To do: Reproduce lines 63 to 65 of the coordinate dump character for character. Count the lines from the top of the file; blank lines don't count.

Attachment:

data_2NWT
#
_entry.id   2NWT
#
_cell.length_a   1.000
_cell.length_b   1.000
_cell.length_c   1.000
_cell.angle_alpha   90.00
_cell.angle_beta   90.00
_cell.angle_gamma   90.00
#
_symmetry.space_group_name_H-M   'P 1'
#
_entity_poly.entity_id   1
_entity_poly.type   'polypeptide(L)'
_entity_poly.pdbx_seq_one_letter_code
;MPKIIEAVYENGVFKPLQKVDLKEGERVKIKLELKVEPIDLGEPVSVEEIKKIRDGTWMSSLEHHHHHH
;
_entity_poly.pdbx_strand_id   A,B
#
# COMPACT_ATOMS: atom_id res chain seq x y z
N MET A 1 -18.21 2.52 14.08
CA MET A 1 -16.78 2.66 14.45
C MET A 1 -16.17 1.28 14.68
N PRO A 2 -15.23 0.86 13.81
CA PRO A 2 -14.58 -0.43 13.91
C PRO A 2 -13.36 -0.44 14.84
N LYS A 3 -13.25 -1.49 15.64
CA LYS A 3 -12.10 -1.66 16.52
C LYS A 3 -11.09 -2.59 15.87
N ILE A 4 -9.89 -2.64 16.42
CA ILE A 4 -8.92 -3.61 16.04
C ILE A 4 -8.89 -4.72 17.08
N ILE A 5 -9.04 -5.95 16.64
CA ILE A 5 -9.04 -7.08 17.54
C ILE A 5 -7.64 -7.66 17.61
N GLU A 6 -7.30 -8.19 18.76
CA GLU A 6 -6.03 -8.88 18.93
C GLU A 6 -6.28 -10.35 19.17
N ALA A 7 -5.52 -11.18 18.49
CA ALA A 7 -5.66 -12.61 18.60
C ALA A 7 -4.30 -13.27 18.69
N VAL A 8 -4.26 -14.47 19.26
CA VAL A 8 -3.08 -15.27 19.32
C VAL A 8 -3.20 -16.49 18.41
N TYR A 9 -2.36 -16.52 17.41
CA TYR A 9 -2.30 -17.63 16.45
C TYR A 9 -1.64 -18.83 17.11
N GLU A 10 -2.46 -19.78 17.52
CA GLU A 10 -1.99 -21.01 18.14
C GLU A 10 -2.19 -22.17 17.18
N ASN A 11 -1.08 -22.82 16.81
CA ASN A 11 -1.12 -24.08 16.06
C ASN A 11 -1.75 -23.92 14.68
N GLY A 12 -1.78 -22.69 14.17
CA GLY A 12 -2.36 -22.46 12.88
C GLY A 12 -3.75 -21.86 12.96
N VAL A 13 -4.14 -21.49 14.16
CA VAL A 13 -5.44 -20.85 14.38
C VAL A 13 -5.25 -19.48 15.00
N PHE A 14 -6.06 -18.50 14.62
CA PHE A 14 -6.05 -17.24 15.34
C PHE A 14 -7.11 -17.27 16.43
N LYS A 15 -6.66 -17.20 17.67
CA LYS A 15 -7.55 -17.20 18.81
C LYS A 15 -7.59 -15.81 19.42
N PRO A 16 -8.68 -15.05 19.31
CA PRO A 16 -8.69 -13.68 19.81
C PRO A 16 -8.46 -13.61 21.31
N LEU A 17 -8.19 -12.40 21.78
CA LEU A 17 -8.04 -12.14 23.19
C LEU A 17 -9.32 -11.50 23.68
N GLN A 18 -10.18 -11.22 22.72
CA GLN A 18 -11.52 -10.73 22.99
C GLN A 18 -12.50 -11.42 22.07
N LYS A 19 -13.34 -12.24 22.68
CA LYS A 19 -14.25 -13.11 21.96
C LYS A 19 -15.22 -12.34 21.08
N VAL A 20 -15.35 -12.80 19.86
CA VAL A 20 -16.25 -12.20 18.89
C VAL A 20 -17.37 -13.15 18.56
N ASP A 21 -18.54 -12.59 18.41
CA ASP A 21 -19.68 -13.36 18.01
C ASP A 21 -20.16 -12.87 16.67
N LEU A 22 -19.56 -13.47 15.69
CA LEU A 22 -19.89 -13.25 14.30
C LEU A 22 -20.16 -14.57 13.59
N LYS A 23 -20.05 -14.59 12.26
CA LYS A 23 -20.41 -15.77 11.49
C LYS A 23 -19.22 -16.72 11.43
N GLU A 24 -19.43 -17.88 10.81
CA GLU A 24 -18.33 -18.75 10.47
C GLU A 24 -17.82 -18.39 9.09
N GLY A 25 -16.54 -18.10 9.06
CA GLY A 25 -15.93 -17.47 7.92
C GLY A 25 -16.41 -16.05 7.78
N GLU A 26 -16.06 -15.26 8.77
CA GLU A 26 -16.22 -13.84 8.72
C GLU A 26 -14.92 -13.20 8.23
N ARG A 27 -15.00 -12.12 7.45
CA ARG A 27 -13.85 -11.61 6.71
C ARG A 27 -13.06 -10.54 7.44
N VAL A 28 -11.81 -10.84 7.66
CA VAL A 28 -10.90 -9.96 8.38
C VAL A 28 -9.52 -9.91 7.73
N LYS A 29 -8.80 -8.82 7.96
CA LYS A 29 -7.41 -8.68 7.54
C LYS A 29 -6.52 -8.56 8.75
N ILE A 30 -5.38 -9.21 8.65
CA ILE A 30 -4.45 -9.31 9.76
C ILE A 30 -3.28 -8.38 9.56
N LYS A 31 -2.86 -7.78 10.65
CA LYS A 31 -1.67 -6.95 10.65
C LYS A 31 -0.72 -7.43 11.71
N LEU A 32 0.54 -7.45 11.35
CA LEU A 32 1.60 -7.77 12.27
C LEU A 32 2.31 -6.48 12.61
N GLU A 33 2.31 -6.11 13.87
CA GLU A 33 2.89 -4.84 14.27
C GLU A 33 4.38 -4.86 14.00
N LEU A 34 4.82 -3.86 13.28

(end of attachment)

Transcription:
C PHE A 14 -7.11 -17.27 16.43
N LYS A 15 -6.66 -17.20 17.67
CA LYS A 15 -7.55 -17.20 18.81